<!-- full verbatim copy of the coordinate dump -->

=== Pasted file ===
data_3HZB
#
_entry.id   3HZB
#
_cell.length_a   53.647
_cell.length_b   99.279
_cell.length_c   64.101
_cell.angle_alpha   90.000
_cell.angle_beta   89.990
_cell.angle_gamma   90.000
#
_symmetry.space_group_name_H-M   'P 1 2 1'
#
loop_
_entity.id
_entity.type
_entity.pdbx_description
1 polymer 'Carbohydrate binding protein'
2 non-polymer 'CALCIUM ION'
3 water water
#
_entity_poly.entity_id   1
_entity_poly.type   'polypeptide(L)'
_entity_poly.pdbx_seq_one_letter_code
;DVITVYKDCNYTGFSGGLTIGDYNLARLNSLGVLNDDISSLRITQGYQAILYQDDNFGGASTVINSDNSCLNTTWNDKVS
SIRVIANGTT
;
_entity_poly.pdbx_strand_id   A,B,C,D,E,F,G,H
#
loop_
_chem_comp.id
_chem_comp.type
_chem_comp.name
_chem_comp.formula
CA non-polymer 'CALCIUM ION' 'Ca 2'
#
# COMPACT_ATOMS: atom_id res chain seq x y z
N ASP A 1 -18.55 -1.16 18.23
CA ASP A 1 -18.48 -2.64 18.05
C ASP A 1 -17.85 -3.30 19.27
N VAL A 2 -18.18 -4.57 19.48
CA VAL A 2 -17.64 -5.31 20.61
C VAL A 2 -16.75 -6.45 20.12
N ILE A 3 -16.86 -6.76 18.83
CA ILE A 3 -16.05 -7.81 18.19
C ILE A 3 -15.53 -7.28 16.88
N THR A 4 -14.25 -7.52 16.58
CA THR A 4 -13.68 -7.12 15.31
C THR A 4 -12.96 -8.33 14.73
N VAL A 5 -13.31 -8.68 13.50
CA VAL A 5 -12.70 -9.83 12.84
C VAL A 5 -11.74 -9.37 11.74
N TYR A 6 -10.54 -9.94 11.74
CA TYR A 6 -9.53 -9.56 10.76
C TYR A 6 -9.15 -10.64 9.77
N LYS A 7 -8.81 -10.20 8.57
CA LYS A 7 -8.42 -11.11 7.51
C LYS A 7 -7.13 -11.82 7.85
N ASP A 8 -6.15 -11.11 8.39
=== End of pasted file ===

data_3HZB
#
_entry.id   3HZB
#
_cell.length_a   53.647
_cell.length_b   99.279
_cell.length_c   64.101
_cell.angle_alpha   90.000
_cell.angle_beta   89.990
_cell.angle_gamma   90.000
#
_symmetry.space_group_name_H-M   'P 1 2 1'
#
loop_
_entity.id
_entity.type
_entity.pdbx_description
1 polymer 'Carbohydrate binding protein'
2 non-polymer 'CALCIUM ION'
3 water water
#
_entity_poly.entity_id   1
_entity_poly.type   'polypeptide(L)'
_entity_poly.pdbx_seq_one_letter_code
;DVITVYKDCNYTGFSGGLTIGDYNLARLNSLGVLNDDISSLRITQGYQAILYQDDNFGGASTVINSDNSCLNTTWNDKVS
SIRVIANGTT
;
_entity_poly.pdbx_strand_id   A,B,C,D,E,F,G,H
#
loop_
_chem_comp.id
_chem_comp.type
_chem_comp.name
_chem_comp.formula
CA non-polymer 'CALCIUM ION' 'Ca 2'
#
# COMPACT_ATOMS: atom_id res chain seq x y z
N ASP A 1 -18.55 -1.16 18.23
CA ASP A 1 -18.48 -2.64 18.05
C ASP A 1 -17.85 -3.30 19.27
N VAL A 2 -18.18 -4.57 19.48
CA VAL A 2 -17.64 -5.31 20.61
C VAL A 2 -16.75 -6.45 20.12
N ILE A 3 -16.86 -6.76 18.83
CA ILE A 3 -16.05 -7.81 18.19
C ILE A 3 -15.53 -7.28 16.88
N THR A 4 -14.25 -7.52 16.58
CA THR A 4 -13.68 -7.12 15.31
C THR A 4 -12.96 -8.33 14.73
N VAL A 5 -13.31 -8.68 13.50
CA VAL A 5 -12.70 -9.83 12.84
C VAL A 5 -11.74 -9.37 11.74
N TYR A 6 -10.54 -9.94 11.74
CA TYR A 6 -9.53 -9.56 10.76
C TYR A 6 -9.15 -10.64 9.77
N LYS A 7 -8.81 -10.20 8.57
CA LYS A 7 -8.42 -11.11 7.51
C LYS A 7 -7.13 -11.82 7.85
N ASP A 8 -6.15 -11.11 8.39